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how old for piano lessons?

(37 Posts)
lolaismyfavoriteandmybest Sun 12-Jul-09 17:56:11

dd is almost 3 and is showing an interest in playing the piano. She can already pick out nursery rhymes (with one finger) some she's learned from me, some from a piano book and she's translated them to her toy piano. today I heard her working out the tune for baa baa black sheep by singing it and trying to find the notes on the piano. she got quite close!

she has some issues with me showing her what to do (but only me) and I can't really play myself! so I was wondering about very very basic lessons. but I have no idea where to look! I don't even know what age its possible to start from.

The last thing I want to do is turn into a scary pushy parent! and I am aware that proposing piano lessons for a 3 year old may be on the wrong side of the line... but on the other hand if she does turn out to have a talent I would like to encourage it.

I'm sure dd isn't the only musician toddler out there so any tips on how to encourage her to build on her skills would be greatly appreciated

blondissimo Sun 12-Jul-09 18:02:27

I would just encourage her to work things out on her own - play lots of tunes to her so she can remember the melody.
Also, if you play the melody, get her to copy it back to you (think this is how I started out).
I would possibly look in a local paper or the yellow pages for a music teacher and give them a call to find out what age they take pupils.

Metella Sun 12-Jul-09 18:08:18

When I looked into it I couldn't find anyone who would take a child under 5 and most wanted the child to be at least 6.

lolaismyfavoriteandmybest Sun 12-Jul-09 18:30:51

metella, thats what I would expect. but there must be something out there for the tots with early interest. she can't be the only one....

blondissimo thats what I'm doing but I tend to interfere when she gets it wrong, then she gets cross and wont play anymore. I've solved some of our other conflicts by backing off and letting someone else work with her as she doesn't take direction from me well for anything but I think the rest of our family are all tone deaf. It was me trying to teach my mum (unsuccessfully) to play that got dd started.

donnie Sun 12-Jul-09 18:37:35

my friend is a piano teacher and she recommends 7 as a good age to start - that's probably not what you want to hear! my dd is 7.7 and has just started lessons and her teacher won't take children below 7 unless they seem especially able or gifted musically.
You can get some good beginner piano books but unless your child can read I think it would be difficultl to make headway with them.

lolaismyfavoriteandmybest Sun 12-Jul-09 19:42:31

no she can't read

books might be a good idea though to teach me how to teach her..... I'm worried about instilling bad habbits

smee Sun 12-Jul-09 20:34:29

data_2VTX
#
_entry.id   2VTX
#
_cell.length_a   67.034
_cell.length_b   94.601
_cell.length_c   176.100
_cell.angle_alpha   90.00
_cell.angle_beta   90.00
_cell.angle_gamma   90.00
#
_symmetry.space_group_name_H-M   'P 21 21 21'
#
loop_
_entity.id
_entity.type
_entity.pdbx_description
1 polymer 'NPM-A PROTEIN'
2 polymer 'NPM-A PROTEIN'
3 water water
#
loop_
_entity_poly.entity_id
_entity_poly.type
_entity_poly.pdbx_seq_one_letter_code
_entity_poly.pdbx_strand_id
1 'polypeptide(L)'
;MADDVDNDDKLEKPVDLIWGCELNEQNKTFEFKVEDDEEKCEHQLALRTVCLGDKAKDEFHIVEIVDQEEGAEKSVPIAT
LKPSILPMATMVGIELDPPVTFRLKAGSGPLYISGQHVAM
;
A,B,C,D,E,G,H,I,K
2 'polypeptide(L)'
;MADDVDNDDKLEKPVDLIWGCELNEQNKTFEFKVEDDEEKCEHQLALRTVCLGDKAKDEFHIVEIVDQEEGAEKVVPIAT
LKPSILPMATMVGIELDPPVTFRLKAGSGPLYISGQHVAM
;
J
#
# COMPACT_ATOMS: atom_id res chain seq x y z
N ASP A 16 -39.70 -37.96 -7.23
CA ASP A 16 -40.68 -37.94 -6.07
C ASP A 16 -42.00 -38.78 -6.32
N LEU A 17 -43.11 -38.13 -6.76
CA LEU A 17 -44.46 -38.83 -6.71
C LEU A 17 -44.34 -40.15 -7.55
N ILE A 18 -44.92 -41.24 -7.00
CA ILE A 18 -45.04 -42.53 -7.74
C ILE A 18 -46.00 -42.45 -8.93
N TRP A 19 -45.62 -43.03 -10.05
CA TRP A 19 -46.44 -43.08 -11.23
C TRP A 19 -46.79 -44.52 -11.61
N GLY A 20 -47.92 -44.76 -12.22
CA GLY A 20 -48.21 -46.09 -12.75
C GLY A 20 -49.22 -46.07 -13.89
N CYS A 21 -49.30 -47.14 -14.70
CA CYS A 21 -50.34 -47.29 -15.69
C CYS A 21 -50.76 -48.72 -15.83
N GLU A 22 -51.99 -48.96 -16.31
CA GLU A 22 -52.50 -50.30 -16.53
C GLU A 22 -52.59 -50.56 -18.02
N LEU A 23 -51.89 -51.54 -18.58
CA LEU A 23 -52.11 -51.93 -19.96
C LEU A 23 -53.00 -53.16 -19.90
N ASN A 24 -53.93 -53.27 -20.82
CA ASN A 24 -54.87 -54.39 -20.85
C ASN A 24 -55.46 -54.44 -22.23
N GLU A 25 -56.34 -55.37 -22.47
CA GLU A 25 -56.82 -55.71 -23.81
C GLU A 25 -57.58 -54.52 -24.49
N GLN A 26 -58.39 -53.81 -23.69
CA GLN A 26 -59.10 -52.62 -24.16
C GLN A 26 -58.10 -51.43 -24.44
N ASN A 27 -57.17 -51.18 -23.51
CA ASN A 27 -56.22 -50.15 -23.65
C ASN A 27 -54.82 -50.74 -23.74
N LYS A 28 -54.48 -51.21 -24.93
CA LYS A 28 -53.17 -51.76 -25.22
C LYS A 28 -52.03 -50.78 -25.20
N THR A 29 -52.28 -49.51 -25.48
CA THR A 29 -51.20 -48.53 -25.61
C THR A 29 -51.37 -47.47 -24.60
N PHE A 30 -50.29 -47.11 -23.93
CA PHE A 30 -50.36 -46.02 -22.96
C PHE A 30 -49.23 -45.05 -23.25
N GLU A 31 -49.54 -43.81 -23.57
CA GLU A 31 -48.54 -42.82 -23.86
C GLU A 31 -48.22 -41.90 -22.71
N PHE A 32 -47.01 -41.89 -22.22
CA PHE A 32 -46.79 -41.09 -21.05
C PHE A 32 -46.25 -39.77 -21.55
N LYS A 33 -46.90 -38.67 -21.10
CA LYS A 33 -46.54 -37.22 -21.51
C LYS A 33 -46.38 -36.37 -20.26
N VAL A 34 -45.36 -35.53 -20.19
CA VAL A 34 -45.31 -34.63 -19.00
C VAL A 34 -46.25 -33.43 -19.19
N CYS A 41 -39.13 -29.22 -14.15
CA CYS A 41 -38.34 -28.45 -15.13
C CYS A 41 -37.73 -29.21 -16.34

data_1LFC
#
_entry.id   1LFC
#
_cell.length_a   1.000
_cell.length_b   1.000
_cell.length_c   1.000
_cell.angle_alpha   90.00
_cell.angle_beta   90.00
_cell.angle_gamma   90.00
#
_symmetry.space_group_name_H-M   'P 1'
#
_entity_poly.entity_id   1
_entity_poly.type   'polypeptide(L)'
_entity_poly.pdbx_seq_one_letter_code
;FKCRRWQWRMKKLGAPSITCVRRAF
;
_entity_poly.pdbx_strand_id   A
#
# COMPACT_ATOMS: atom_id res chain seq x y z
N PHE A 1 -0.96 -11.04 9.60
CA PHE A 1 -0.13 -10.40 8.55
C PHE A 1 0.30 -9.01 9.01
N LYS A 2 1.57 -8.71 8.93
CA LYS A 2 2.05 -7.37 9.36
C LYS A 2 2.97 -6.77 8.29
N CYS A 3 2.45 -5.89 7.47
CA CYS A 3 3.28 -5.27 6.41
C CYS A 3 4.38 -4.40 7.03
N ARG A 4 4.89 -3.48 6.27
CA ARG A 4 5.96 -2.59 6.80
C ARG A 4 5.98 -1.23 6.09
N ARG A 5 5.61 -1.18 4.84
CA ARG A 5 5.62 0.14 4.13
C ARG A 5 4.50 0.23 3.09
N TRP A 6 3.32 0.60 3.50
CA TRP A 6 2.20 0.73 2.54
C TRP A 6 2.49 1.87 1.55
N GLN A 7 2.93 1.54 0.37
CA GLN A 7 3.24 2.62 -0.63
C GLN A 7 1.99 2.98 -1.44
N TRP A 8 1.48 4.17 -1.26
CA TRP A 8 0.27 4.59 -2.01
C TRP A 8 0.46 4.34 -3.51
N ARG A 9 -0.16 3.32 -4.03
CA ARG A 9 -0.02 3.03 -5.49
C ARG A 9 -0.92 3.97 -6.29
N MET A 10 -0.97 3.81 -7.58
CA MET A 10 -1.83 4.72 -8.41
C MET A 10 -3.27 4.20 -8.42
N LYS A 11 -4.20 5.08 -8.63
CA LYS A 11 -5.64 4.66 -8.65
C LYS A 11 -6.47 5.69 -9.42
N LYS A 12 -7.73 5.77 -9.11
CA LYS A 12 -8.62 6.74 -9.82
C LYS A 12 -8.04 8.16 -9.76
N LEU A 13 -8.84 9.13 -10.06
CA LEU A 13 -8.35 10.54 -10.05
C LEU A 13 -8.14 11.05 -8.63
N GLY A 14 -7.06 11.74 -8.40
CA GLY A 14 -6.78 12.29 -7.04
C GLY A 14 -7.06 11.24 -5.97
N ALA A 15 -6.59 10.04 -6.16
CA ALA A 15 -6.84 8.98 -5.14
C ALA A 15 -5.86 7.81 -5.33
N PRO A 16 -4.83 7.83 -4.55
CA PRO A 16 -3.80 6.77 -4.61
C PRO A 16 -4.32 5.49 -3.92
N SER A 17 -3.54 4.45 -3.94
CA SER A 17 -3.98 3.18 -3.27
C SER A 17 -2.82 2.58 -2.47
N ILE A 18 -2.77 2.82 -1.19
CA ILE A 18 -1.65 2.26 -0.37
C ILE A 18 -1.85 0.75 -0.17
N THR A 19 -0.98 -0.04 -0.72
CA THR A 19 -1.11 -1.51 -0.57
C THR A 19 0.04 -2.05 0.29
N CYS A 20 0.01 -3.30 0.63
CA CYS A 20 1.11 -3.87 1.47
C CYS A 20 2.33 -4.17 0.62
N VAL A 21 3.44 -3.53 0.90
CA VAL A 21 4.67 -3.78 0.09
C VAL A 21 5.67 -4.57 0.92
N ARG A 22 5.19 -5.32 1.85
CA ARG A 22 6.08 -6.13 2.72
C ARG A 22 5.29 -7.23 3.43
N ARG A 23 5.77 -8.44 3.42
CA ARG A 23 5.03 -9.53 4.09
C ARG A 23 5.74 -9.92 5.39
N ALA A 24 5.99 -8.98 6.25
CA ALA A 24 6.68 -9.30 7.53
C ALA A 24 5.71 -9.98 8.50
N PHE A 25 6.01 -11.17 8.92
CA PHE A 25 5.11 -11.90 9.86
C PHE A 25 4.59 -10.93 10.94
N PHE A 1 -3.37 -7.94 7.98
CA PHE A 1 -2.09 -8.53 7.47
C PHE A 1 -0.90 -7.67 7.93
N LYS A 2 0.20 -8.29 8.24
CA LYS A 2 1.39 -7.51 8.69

I asked a friend this - he's a musician and also has a boy the same age as my son. He's read up on it and discovered the musical ear develops between 5 and 6, so that's the right time to start. Though only if it's a fantastic teacher and your child wants to.

asteamedpoater Sun 12-Jul-09 21:01:37

I definitely wouldn't organise piano lessons for her at 3 - as you say, she doesn't like being shown what to do, she just enjoys discovering and working things out for herself. Formal lessons could well take the fun out of it for her.

I started learning the piano from about age 6, as I nagged my parents to let me have lessons, having watched my older siblings all learning to play. Prior to that, I did a lot of fun piano playing by myself and also taught myself to play the recorder, which I was given as a 3rd birthday present. Much better to wait a bit and let her lead the way, I think. I'm the only one in my family who actually begged to have piano lessons and I'm the only one who continued with it to Grade 8.

roisin Sun 12-Jul-09 21:34:55

7 or nearly 7.

Quattrocento Sun 12-Jul-09 21:37:15

DD started at 5, which is reasonable. DS started at 7. They really need to be able to read in order to read music I think but perhaps someone competent to pronounce can come and help.

23balloons Sun 12-Jul-09 21:44:48

Ds2 seemed quite musical so I signed him up for piano lessons via school and he is flying. He really does seem to have an aptitude, but has to do theory work involving copying various notes etc - nobody else in the family plays so he really is doing it on his own. He is reading music really well and singing the songs at the same time.

He is practically a free reader but even I am amazed at the way he is progressing. He is 6 but will be 7 in Sept. I don't think he would have coped with the lessons any earlier. He said the first lesson "nearly made his brain explode!"

I think it would be good to just let your daughter carry on as she is and seek more formal lessons later unless you can find a teacher specialising in very young players - sounds like she is playing by ear, rather than reading the notes.

lolaismyfavoriteandmybest Sun 12-Jul-09 23:03:02

Wow what a lot of posts! thanks everyone.

asteamed- you are right. I'm trying to take the fun out of it for her aren't i! I need to relax and let her enjoy it rather than try to push every time she shows an aptitude for anything. the problem is she has some SN so I'm constantly being told where she is behind and what she can't/will never be able to do. I tend to get a bit OTT and want to push her hard to prove them all wrong. dd is not only a pfb but an only so I obsess far far more than I should

the other problems is my friend/CM has very gifted children (no SN)and her parentlng style is very different from mine. If her kids can't do something she tells them they are bad at what they are doing, the kids grit their teeth and try harder and suddenly they are the best at whatever it is. Sometimes I wonder how much of their achievments are genetic ability and how much is them being pushed to succeed by their parents.... and if I pushed dd more would she go further in life???

23baloons, she is definitely playing by ear. there are no notes. If she was reading music I'd have mailed mensa not mn I have shown her sheet music but She's just getting to grips with letters and words and I'm not very good at explaining the concept of written music so she looks at me completely blankly.